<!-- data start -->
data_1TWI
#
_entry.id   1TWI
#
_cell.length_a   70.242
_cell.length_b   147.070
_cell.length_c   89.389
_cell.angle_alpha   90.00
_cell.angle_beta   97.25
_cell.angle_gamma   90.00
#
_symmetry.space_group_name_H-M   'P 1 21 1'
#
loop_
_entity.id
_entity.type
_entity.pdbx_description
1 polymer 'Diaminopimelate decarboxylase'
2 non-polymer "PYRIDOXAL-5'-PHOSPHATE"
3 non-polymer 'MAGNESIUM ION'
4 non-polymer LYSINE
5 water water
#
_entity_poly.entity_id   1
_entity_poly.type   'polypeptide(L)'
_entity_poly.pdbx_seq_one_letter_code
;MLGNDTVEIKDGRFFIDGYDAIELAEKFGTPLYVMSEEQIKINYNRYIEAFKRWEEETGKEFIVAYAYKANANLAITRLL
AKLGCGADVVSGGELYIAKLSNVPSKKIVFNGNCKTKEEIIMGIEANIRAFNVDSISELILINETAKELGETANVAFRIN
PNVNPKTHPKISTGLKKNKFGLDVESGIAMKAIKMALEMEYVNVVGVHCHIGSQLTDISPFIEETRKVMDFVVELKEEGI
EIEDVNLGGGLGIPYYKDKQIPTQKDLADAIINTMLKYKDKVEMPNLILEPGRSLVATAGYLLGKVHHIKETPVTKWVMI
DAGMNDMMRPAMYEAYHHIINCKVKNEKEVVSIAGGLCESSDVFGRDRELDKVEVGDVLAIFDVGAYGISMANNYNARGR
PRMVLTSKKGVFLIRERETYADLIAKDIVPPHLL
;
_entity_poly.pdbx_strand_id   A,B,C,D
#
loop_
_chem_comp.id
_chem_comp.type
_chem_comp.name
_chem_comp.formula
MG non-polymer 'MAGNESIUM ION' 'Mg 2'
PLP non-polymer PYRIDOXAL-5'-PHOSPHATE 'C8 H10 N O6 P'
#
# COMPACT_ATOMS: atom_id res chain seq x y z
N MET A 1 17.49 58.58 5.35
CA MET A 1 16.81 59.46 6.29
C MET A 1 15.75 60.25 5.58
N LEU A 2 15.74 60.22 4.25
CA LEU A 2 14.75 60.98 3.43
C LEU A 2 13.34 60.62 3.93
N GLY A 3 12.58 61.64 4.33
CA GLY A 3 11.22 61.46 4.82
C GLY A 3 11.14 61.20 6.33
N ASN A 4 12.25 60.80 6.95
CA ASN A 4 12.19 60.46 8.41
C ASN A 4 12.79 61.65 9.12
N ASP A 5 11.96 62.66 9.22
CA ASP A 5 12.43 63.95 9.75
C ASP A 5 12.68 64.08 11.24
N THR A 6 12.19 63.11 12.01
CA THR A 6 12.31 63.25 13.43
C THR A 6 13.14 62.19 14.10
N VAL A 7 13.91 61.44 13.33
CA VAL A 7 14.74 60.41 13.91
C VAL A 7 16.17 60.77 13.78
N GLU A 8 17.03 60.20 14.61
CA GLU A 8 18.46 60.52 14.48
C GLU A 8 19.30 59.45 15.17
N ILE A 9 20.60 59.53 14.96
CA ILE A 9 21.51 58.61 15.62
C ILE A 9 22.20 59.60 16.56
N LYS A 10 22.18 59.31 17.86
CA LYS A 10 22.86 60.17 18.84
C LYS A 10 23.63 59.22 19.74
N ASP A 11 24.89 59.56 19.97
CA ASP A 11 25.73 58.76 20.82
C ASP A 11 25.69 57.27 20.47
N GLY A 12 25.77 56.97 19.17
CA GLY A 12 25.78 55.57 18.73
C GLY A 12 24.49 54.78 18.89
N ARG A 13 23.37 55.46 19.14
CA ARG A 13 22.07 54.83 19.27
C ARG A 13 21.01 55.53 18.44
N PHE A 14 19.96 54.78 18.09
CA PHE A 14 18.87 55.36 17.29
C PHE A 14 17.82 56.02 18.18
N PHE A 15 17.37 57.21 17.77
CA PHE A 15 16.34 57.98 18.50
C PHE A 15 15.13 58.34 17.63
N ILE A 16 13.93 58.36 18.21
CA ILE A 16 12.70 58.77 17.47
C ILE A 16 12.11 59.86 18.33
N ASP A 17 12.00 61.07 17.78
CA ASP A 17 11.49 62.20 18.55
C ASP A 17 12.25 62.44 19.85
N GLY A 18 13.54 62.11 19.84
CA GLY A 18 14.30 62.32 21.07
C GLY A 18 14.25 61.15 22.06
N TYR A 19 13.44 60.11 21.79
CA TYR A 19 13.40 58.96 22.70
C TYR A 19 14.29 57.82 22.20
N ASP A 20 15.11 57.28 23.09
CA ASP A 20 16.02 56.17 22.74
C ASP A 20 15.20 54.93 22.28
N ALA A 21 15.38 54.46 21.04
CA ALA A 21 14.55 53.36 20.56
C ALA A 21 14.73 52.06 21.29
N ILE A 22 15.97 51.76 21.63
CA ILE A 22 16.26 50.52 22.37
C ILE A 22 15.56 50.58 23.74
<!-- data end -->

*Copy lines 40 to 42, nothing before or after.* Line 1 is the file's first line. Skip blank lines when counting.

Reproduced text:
_chem_comp.formula
MG non-polymer 'MAGNESIUM ION' 'Mg 2'
PLP non-polymer PYRIDOXAL-5'-PHOSPHATE 'C8 H10 N O6 P'